My existing impression of them at that time wasn’t particularly positive. Put down those pitchforks a moment, just hear me out before you chase me up to the old windmill. I was under the impression that Iron Maiden songs were all about dragons and goblins and such. Which I stand by, except it no longer bothers me because my music taste is much broader now. At the time, however, I was 15 years old and wanted my music to be about sex and girls and sexy girls. All three of which were things that I wasn’t getting much of. So, albums that seemed to me to be the rock music equivalent of Lord of the Rings? No thank you. Even if they did have a cool zombie thing on the album covers.
I was terrified of listening to this album. I had listened to X Factor long before Virtual XI and I hated it and this one was supposedly worse. However after giving it 3 or 4 tries, it kind of grows on you. The only issue I had throughout the whole thing was the sound of Blaze’s voice, which to me doesn’t really fit at all with Iron Maiden musically, but that’s just me.
Before I begin, allow me to explain….
I came at this project as someone who has never listened to an Iron Maiden album, but of course, I’m familiar with the band. Who isn’t? I’d describe myself as a fan of all types of metal and would like to think I have eclectic musical tastes. Before sitting down to listen to ‘The X Factor’, I had never heard the album, or any of the songs from it, and didn’t really have any feelings about Iron Maiden either way. I could name a few of their songs and would nod my head along sometimes, but I sort of ‘nothing’d’ them.
After sitting down for around 120 minutes with this album, I’ve changed my opinion, and my Maiden fan pals have already laid into me about it. According to them, my opinion counts for nothing because I don’t know Maiden well enough, haven’t given them enough of a chance (on account of only listening to one full album), and I just don’t ‘get’ the band or what they do. I’d disagree that my opinion is worthless, but can’t argue with their reasoning. I slagged off one of their favourite bands and they felt personally offended by that.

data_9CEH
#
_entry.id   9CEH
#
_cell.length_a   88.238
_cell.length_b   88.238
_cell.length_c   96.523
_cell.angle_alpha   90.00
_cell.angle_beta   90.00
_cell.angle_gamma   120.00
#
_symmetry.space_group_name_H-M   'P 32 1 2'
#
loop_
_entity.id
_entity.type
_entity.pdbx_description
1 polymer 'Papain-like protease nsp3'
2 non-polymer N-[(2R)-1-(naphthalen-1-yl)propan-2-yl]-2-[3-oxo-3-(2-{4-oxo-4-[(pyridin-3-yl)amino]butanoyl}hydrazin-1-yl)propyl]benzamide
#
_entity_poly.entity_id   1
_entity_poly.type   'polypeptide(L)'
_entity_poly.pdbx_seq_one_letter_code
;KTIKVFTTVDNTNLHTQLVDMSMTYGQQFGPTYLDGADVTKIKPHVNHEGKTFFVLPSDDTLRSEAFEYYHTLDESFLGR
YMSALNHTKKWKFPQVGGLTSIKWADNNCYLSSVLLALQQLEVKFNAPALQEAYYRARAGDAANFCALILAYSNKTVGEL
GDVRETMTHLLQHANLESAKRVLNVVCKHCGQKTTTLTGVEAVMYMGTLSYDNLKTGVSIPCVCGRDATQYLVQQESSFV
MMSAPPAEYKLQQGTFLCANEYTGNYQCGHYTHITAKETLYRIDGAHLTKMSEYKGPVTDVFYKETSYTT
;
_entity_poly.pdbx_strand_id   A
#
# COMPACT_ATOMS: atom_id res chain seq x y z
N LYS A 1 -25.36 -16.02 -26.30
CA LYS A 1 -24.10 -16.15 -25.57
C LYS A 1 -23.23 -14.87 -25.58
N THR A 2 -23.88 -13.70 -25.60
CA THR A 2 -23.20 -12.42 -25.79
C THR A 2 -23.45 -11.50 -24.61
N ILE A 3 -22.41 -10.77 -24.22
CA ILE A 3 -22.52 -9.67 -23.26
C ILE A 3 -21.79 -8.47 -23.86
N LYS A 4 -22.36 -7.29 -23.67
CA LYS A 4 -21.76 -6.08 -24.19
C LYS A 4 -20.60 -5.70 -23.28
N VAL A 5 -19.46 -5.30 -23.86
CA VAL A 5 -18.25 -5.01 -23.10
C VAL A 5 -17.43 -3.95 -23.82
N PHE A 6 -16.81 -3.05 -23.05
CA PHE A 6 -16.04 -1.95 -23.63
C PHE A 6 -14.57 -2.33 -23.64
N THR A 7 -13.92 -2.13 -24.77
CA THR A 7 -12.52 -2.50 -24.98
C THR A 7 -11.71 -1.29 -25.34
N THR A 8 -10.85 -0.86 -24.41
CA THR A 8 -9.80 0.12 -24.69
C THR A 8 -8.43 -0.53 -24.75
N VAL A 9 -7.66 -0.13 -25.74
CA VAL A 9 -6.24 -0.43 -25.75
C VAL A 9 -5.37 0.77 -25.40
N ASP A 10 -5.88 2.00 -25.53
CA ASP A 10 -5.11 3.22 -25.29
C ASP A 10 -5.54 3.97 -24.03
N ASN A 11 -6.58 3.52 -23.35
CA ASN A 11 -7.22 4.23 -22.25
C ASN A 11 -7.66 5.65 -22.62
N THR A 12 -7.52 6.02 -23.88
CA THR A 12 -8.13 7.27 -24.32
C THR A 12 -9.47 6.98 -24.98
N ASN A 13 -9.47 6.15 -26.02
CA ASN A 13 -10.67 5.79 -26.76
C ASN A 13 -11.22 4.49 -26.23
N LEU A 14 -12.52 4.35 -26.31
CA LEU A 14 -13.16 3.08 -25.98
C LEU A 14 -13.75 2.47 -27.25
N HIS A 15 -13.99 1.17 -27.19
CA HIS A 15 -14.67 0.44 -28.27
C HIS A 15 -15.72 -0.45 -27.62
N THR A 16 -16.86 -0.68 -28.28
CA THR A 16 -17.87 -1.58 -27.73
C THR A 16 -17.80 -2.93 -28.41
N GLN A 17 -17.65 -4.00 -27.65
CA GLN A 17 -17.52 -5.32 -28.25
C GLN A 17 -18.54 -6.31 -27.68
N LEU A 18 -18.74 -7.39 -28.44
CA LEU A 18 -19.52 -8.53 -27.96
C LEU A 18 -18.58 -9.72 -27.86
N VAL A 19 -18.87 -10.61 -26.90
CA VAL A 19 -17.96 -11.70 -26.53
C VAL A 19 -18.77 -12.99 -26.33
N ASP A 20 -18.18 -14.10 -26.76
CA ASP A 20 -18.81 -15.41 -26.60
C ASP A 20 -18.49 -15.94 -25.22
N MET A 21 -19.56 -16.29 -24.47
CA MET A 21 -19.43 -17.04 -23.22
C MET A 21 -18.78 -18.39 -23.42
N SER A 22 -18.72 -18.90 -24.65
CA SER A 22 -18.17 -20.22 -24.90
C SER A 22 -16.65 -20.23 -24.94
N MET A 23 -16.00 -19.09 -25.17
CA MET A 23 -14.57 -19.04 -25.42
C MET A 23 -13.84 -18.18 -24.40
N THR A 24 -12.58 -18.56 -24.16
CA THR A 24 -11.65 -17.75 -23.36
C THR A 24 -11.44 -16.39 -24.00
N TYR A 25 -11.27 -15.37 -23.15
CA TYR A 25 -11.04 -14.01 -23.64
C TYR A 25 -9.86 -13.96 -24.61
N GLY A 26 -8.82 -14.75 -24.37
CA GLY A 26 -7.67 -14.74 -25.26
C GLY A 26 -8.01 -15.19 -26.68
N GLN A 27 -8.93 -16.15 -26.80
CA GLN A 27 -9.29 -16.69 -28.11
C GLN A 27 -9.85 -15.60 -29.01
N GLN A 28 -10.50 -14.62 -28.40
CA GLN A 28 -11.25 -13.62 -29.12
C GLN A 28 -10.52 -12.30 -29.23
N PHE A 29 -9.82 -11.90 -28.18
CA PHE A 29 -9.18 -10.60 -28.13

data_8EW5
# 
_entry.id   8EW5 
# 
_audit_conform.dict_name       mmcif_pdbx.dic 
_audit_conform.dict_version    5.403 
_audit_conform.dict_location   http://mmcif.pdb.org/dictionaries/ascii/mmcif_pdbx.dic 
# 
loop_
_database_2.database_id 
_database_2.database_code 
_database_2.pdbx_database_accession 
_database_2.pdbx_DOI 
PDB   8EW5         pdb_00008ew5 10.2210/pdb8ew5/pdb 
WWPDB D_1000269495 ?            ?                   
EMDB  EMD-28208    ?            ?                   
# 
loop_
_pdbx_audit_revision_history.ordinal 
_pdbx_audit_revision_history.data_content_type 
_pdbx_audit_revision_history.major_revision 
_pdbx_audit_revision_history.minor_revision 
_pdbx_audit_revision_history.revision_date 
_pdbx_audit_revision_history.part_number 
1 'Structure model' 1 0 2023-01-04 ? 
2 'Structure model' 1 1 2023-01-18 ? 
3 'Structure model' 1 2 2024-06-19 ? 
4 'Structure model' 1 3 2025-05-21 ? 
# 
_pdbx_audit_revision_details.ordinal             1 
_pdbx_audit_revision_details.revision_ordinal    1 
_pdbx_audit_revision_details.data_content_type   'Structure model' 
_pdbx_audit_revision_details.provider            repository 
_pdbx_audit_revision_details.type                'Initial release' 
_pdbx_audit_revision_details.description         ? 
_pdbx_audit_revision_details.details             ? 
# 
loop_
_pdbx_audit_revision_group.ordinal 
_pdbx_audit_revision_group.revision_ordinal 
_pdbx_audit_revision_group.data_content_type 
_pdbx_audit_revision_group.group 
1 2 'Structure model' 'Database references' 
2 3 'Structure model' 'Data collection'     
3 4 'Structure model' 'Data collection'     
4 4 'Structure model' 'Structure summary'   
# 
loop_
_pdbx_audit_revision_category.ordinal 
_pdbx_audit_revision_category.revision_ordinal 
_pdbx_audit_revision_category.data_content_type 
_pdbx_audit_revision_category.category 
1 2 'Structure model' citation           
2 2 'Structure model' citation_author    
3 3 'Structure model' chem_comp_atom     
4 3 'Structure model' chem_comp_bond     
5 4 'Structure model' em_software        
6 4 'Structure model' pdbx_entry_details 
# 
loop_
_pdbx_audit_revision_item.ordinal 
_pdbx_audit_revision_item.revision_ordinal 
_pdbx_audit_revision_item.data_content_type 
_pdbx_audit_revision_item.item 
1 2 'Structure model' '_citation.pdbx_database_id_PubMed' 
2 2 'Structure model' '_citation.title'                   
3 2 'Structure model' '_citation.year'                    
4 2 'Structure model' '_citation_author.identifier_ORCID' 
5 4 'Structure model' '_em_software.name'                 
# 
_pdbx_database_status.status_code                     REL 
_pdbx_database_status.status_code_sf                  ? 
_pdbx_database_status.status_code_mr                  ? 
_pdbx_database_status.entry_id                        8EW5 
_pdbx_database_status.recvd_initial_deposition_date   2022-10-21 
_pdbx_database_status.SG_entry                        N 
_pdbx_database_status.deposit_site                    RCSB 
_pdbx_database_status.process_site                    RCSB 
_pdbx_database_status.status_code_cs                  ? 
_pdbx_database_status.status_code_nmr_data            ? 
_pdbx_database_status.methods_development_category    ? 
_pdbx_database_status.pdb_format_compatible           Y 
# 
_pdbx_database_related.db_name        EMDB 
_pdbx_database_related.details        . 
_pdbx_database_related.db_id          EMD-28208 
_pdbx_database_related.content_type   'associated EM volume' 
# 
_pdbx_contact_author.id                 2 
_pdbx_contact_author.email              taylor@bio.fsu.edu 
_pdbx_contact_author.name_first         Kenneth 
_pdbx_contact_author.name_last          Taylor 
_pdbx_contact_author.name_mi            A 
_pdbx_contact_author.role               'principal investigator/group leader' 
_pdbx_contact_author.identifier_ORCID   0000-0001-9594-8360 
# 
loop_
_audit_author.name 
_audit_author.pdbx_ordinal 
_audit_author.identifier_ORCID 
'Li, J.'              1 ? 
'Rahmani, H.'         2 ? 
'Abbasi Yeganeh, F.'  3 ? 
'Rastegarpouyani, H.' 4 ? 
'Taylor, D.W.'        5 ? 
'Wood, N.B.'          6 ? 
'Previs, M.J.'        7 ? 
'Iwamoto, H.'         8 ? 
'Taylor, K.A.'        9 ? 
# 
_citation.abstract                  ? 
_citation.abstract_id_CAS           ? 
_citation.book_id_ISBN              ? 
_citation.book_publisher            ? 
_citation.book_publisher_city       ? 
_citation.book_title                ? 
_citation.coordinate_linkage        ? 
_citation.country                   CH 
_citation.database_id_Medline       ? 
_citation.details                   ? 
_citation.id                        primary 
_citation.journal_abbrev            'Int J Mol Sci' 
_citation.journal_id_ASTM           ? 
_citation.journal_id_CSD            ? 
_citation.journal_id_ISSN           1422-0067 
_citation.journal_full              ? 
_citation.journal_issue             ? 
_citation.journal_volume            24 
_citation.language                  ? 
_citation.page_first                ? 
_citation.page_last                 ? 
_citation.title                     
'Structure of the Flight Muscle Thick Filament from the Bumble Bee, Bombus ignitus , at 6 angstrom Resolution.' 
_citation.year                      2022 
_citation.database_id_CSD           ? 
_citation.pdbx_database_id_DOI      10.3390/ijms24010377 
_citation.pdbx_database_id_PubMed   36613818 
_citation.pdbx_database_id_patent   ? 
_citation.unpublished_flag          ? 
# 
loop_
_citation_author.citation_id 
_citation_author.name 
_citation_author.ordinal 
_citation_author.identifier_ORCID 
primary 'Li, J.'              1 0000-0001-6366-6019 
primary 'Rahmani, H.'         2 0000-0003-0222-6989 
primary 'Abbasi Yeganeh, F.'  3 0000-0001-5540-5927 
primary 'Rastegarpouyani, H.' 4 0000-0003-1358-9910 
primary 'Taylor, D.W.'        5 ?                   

It’s the 28th August 1993. Iron Maiden has taken to the stage in what will be their last performance with vocalist Bruce Dickinson at the helm. Rumours are rife of band disruption and there are allegations of Bruce not performing to the best of his ability coming straight from bassist Steve Harris. Something has to give! The previous two studio albums, Fear of the Dark and No Prayer for the Dying, feel a little like Maiden were just going through the motions. Fear had some great songs; notably Afraid to Shoot Strangers, Be Quick or be Dead and of course the live favourite and title track Fear of the Dark….but the rest? The less said about No Prayer for the Dying, the better. To these ears it sounded like a band tired and lacking any real inspiration. Maiden revisited themes such as war (Tailgunner) and history (Mother Russia) and they were beginning to sound very dated. Maiden was in trouble and all you need do is take a look at the lousy Raising Hell video to see that Dickinson had somewhere else he wanted to be.
Continuing our series of companion articles where Iron Maiden virgins are exposed to their first taste of Maiden madness, George Illet Anderson pops his cherry with Seventh Son of a Seventh Son. You can read Steve Chapman's review of the album here
As I sit here and try and write my first impressions of hearing an Iron Maiden album the one thing I’ll probably say over and over again is how much I have reverted to being an adolescent. My head has been bobbing up and down, my feet pumping and my arms gesticulating wildly whilst I mouth vaguely formed words and sentences. I’m acutely aware of this phenomenon occurring the more and more I try and listen to the lyrics. There’s something just so gloriously freeing about letting caution fly and prancing around as if I’m Bruce Dickinson wailing about portents, signs and seals whilst alternately doing screeching air guitar solos legs akimbo and flailing my arms at the same time as my feet tap out a persistent beat. I haven’t done this sort of thing in an age. There’s an old saying, “dance like no one’s watching” and I think based on my experience with this album you can also add sing like no one’s listening.